Sprinkled throughout the poem are words that connate confusion and facilitate misinterpretation, lending to the argument that the answers one pursues cannot be generalized to fit the breadth of each person’s experience of living. The mystery of her questions are enhanced by the inclusion of words that express uncertainty. The speaker “[stares] at some inexplicable old stonework/ inexplicable and impenetrable” (22-23). These specific words conjure up associations of barriers, similar to the limitations humans face when attempting to immerse themselves in other cultures, with vastly different histories, values, and customs. To the speaker, what she witnesses is so utterly strange, it is unexplainable. She continues to lament that she “[ponders]/ blurr’dly and inconclusively” (47-18). Again, blurr’dly exemplifies the physical restraints of the depth of human perception– something is seen, but not distinguishable. Travellers glimpse into the hearts of the places they journey through; it is, however, a very shallow undertaking in that they are unable to truly comprehend the society of the community they traverse through . Their perceptions are biased, clouded and blurred by the imprints of past experiences.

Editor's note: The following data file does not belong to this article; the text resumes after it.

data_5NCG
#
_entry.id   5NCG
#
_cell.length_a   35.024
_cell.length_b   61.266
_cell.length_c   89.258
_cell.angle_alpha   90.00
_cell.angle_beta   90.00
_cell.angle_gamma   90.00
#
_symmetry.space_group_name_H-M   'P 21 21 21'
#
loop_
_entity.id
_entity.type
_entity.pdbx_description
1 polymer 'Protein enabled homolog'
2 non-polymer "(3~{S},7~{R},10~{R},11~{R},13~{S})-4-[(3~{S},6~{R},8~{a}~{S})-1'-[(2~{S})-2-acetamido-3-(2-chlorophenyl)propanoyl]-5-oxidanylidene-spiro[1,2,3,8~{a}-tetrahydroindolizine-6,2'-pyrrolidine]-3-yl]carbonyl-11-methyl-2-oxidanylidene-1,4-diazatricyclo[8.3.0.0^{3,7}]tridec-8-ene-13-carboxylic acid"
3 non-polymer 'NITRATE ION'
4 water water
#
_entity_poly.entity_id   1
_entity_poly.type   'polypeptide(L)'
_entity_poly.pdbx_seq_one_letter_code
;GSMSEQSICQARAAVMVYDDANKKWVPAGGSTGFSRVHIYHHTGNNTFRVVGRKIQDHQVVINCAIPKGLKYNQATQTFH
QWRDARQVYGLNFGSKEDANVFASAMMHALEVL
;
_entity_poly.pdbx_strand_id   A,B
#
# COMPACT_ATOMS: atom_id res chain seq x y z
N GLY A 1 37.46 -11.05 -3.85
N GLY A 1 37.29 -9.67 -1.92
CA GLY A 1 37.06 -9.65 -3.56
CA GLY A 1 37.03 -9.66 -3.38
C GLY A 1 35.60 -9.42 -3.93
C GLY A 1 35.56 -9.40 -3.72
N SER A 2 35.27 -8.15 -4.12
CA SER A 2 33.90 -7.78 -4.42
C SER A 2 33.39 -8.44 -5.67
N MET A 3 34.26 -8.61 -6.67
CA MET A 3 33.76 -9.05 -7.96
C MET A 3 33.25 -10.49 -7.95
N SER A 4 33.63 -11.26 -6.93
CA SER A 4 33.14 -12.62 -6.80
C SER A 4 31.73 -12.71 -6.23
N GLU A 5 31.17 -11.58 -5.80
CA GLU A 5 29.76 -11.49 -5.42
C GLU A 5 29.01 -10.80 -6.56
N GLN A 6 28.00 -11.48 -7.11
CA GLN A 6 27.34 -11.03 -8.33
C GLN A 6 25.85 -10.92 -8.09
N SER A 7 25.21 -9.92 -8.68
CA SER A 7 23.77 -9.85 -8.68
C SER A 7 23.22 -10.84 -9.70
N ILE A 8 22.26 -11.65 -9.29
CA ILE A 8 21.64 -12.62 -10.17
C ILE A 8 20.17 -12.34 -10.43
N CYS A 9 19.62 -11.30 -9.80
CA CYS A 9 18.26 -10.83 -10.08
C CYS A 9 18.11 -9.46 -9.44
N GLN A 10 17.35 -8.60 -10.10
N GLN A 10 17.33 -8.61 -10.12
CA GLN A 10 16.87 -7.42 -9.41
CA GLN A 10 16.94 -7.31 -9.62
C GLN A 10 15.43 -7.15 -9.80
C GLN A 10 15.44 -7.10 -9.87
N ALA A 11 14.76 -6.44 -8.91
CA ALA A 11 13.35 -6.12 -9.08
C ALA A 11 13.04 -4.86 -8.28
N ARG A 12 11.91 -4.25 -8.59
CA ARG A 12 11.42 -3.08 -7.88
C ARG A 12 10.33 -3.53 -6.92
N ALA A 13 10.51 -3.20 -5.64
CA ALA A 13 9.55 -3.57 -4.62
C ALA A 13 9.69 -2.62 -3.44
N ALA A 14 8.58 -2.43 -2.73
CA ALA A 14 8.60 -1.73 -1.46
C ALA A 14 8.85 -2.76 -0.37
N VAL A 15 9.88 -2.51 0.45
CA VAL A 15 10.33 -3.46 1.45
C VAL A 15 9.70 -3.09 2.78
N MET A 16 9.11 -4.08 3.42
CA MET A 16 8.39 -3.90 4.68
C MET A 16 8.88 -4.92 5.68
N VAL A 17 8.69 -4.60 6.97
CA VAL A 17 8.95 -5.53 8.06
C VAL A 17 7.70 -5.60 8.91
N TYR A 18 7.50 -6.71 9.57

The reader, along with the speaker, struggles to gain an appreciation for the disparities of the foreign world she encounters. Following her arrival in a foreign land, the speaker questions her travel–her reasons for doing so when one might perhaps experience the same in the comforts of her home. Though she refrains from reaching an ultimate decision–or, at least, voicing it–the speaker arrives at quasi-enlightenment when she does not immediately write the event off as trivial or useless (and thus assume the dominance of her culture). Readers are reminded of the importance of self-criticism and self-awareness in framing their world through the right questions in their search for the right answers.
There are too many waterfalls here; the crowded streams
hurry too rapidly down to the sea,
and the pressure of so many clouds on the mountaintops
makes them spill over the sides in soft slow-motion,
turning to waterfalls under our very eyes.
–For if those streaks, those mile-long, shiny, tearstains,
aren’t waterfalls yet,
in a quick age or so, as ages go here,
they probably will be.
But if the streams and clouds keep travelling, travelling,
the mountains look like the hulls of capsized ships,
slime-hung and barnacled.
Think of the long trip home.
Should we have stayed at home and thought of here?
Where should we be today?
Is it right to be watching strangers in a play
in this strangest of theatres?
What childishness is it that while there’s a breath of life
in our bodies, we are determined to rush
to see the sun the other way around?
The tiniest green hummingbird in the world?
To stare at some inexplicable old stonework,
inexplicable and impenetrable,
at any view,